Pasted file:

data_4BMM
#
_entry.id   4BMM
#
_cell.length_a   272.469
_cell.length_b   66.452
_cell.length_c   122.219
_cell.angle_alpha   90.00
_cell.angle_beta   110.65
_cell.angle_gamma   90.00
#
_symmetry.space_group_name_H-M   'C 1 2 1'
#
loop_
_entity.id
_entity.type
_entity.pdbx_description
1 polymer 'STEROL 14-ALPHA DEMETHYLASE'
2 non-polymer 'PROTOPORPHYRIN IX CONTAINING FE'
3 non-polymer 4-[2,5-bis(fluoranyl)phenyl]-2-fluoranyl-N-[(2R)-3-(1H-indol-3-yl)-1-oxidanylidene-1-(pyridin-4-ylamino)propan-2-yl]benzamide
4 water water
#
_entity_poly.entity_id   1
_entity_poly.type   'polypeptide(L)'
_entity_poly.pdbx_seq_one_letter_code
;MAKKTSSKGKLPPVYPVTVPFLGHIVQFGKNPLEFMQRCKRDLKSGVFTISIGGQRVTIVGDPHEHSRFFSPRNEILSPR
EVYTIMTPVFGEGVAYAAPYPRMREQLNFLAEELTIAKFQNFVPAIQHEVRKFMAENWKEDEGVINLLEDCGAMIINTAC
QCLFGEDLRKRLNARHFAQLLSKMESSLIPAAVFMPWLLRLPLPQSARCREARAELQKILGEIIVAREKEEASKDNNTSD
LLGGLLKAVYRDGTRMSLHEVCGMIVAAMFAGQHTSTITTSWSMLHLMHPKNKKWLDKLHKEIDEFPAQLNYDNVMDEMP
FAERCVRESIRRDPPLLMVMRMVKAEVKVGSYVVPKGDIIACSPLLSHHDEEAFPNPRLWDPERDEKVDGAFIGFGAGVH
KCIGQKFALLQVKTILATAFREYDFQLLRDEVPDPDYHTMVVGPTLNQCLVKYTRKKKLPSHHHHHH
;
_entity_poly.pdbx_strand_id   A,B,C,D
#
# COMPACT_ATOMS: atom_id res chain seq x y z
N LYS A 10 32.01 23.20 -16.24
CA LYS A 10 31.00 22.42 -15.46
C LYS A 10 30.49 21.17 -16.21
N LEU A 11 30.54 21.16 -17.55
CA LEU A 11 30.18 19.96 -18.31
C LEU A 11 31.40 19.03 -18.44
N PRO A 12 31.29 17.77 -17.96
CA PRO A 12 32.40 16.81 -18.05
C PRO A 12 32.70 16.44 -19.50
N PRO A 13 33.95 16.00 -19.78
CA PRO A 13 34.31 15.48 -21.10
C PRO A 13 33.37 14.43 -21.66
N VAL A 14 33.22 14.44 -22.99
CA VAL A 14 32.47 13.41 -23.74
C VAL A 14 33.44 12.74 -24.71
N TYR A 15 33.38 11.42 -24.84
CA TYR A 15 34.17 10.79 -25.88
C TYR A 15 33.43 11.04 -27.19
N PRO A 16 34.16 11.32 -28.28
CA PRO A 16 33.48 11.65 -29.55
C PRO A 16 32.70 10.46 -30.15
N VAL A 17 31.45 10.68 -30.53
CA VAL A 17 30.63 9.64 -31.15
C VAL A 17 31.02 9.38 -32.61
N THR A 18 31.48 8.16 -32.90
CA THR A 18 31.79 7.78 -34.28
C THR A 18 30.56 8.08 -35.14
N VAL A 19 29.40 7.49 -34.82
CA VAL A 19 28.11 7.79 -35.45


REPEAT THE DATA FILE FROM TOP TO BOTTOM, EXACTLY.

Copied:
data_4BMM
#
_entry.id   4BMM
#
_cell.length_a   272.469
_cell.length_b   66.452
_cell.length_c   122.219
_cell.angle_alpha   90.00
_cell.angle_beta   110.65
_cell.angle_gamma   90.00
#
_symmetry.space_group_name_H-M   'C 1 2 1'
#
loop_
_entity.id
_entity.type
_entity.pdbx_description
1 polymer 'STEROL 14-ALPHA DEMETHYLASE'
2 non-polymer 'PROTOPORPHYRIN IX CONTAINING FE'
3 non-polymer 4-[2,5-bis(fluoranyl)phenyl]-2-fluoranyl-N-[(2R)-3-(1H-indol-3-yl)-1-oxidanylidene-1-(pyridin-4-ylamino)propan-2-yl]benzamide
4 water water
#
_entity_poly.entity_id   1
_entity_poly.type   'polypeptide(L)'
_entity_poly.pdbx_seq_one_letter_code
;MAKKTSSKGKLPPVYPVTVPFLGHIVQFGKNPLEFMQRCKRDLKSGVFTISIGGQRVTIVGDPHEHSRFFSPRNEILSPR
EVYTIMTPVFGEGVAYAAPYPRMREQLNFLAEELTIAKFQNFVPAIQHEVRKFMAENWKEDEGVINLLEDCGAMIINTAC
QCLFGEDLRKRLNARHFAQLLSKMESSLIPAAVFMPWLLRLPLPQSARCREARAELQKILGEIIVAREKEEASKDNNTSD
LLGGLLKAVYRDGTRMSLHEVCGMIVAAMFAGQHTSTITTSWSMLHLMHPKNKKWLDKLHKEIDEFPAQLNYDNVMDEMP
FAERCVRESIRRDPPLLMVMRMVKAEVKVGSYVVPKGDIIACSPLLSHHDEEAFPNPRLWDPERDEKVDGAFIGFGAGVH
KCIGQKFALLQVKTILATAFREYDFQLLRDEVPDPDYHTMVVGPTLNQCLVKYTRKKKLPSHHHHHH
;
_entity_poly.pdbx_strand_id   A,B,C,D
#
# COMPACT_ATOMS: atom_id res chain seq x y z
N LYS A 10 32.01 23.20 -16.24
CA LYS A 10 31.00 22.42 -15.46
C LYS A 10 30.49 21.17 -16.21
N LEU A 11 30.54 21.16 -17.55
CA LEU A 11 30.18 19.96 -18.31
C LEU A 11 31.40 19.03 -18.44
N PRO A 12 31.29 17.77 -17.96
CA PRO A 12 32.40 16.81 -18.05
C PRO A 12 32.70 16.44 -19.50
N PRO A 13 33.95 16.00 -19.78
CA PRO A 13 34.31 15.48 -21.10
C PRO A 13 33.37 14.43 -21.66
N VAL A 14 33.22 14.44 -22.99
CA VAL A 14 32.47 13.41 -23.74
C VAL A 14 33.44 12.74 -24.71
N TYR A 15 33.38 11.42 -24.84
CA TYR A 15 34.17 10.79 -25.88
C TYR A 15 33.43 11.04 -27.19
N PRO A 16 34.16 11.32 -28.28
CA PRO A 16 33.48 11.65 -29.55
C PRO A 16 32.70 10.46 -30.15
N VAL A 17 31.45 10.68 -30.53
CA VAL A 17 30.63 9.64 -31.15
C VAL A 17 31.02 9.38 -32.61
N THR A 18 31.48 8.16 -32.90
CA THR A 18 31.79 7.78 -34.28
C THR A 18 30.56 8.08 -35.14
N VAL A 19 29.40 7.49 -34.82
CA VAL A 19 28.11 7.79 -35.45